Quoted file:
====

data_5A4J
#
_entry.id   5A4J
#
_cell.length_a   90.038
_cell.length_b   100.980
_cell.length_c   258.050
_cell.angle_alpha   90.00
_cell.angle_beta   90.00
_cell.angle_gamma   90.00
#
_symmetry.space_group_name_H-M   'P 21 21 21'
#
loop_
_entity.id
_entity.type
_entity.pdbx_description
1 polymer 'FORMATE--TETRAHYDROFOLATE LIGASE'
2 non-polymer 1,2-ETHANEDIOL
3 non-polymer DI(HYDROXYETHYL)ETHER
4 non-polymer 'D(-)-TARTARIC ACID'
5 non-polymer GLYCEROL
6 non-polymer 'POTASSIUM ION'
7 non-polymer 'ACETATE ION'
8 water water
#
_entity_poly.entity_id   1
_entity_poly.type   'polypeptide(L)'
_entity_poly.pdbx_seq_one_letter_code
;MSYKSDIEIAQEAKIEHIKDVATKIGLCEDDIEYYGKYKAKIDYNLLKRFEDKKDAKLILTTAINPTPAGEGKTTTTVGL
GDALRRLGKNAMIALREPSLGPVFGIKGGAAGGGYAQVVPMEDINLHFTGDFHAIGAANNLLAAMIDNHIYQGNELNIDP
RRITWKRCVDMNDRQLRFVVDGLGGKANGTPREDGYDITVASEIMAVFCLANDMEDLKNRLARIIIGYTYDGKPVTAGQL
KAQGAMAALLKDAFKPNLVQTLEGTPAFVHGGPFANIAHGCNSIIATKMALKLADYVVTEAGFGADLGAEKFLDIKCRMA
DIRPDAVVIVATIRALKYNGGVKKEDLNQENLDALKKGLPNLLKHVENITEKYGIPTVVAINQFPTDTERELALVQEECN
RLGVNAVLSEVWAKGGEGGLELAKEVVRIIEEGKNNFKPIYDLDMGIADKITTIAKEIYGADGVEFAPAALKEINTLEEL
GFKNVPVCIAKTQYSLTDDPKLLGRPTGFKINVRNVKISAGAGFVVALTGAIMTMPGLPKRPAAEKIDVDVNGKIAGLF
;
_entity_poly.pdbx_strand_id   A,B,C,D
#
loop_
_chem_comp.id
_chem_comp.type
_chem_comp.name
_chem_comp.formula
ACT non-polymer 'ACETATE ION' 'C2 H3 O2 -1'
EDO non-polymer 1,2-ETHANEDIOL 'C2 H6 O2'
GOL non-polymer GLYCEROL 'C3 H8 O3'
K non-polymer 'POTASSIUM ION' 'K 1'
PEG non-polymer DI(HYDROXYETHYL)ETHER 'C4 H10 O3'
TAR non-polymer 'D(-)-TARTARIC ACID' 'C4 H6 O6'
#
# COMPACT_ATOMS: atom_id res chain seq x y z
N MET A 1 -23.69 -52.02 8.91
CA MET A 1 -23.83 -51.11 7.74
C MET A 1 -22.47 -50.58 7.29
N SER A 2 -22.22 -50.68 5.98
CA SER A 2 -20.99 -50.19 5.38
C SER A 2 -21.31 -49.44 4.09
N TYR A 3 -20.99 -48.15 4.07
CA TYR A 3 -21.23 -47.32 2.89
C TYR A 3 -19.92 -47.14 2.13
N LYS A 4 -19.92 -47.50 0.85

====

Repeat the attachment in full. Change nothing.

data_5A4J
#
_entry.id   5A4J
#
_cell.length_a   90.038
_cell.length_b   100.980
_cell.length_c   258.050
_cell.angle_alpha   90.00
_cell.angle_beta   90.00
_cell.angle_gamma   90.00
#
_symmetry.space_group_name_H-M   'P 21 21 21'
#
loop_
_entity.id
_entity.type
_entity.pdbx_description
1 polymer 'FORMATE--TETRAHYDROFOLATE LIGASE'
2 non-polymer 1,2-ETHANEDIOL
3 non-polymer DI(HYDROXYETHYL)ETHER
4 non-polymer 'D(-)-TARTARIC ACID'
5 non-polymer GLYCEROL
6 non-polymer 'POTASSIUM ION'
7 non-polymer 'ACETATE ION'
8 water water
#
_entity_poly.entity_id   1
_entity_poly.type   'polypeptide(L)'
_entity_poly.pdbx_seq_one_letter_code
;MSYKSDIEIAQEAKIEHIKDVATKIGLCEDDIEYYGKYKAKIDYNLLKRFEDKKDAKLILTTAINPTPAGEGKTTTTVGL
GDALRRLGKNAMIALREPSLGPVFGIKGGAAGGGYAQVVPMEDINLHFTGDFHAIGAANNLLAAMIDNHIYQGNELNIDP
RRITWKRCVDMNDRQLRFVVDGLGGKANGTPREDGYDITVASEIMAVFCLANDMEDLKNRLARIIIGYTYDGKPVTAGQL
KAQGAMAALLKDAFKPNLVQTLEGTPAFVHGGPFANIAHGCNSIIATKMALKLADYVVTEAGFGADLGAEKFLDIKCRMA
DIRPDAVVIVATIRALKYNGGVKKEDLNQENLDALKKGLPNLLKHVENITEKYGIPTVVAINQFPTDTERELALVQEECN
RLGVNAVLSEVWAKGGEGGLELAKEVVRIIEEGKNNFKPIYDLDMGIADKITTIAKEIYGADGVEFAPAALKEINTLEEL
GFKNVPVCIAKTQYSLTDDPKLLGRPTGFKINVRNVKISAGAGFVVALTGAIMTMPGLPKRPAAEKIDVDVNGKIAGLF
;
_entity_poly.pdbx_strand_id   A,B,C,D
#
loop_
_chem_comp.id
_chem_comp.type
_chem_comp.name
_chem_comp.formula
ACT non-polymer 'ACETATE ION' 'C2 H3 O2 -1'
EDO non-polymer 1,2-ETHANEDIOL 'C2 H6 O2'
GOL non-polymer GLYCEROL 'C3 H8 O3'
K non-polymer 'POTASSIUM ION' 'K 1'
PEG non-polymer DI(HYDROXYETHYL)ETHER 'C4 H10 O3'
TAR non-polymer 'D(-)-TARTARIC ACID' 'C4 H6 O6'
#
# COMPACT_ATOMS: atom_id res chain seq x y z
N MET A 1 -23.69 -52.02 8.91
CA MET A 1 -23.83 -51.11 7.74
C MET A 1 -22.47 -50.58 7.29
N SER A 2 -22.22 -50.68 5.98
CA SER A 2 -20.99 -50.19 5.38
C SER A 2 -21.31 -49.44 4.09
N TYR A 3 -20.99 -48.15 4.07
CA TYR A 3 -21.23 -47.32 2.89
C TYR A 3 -19.92 -47.14 2.13
N LYS A 4 -19.92 -47.50 0.85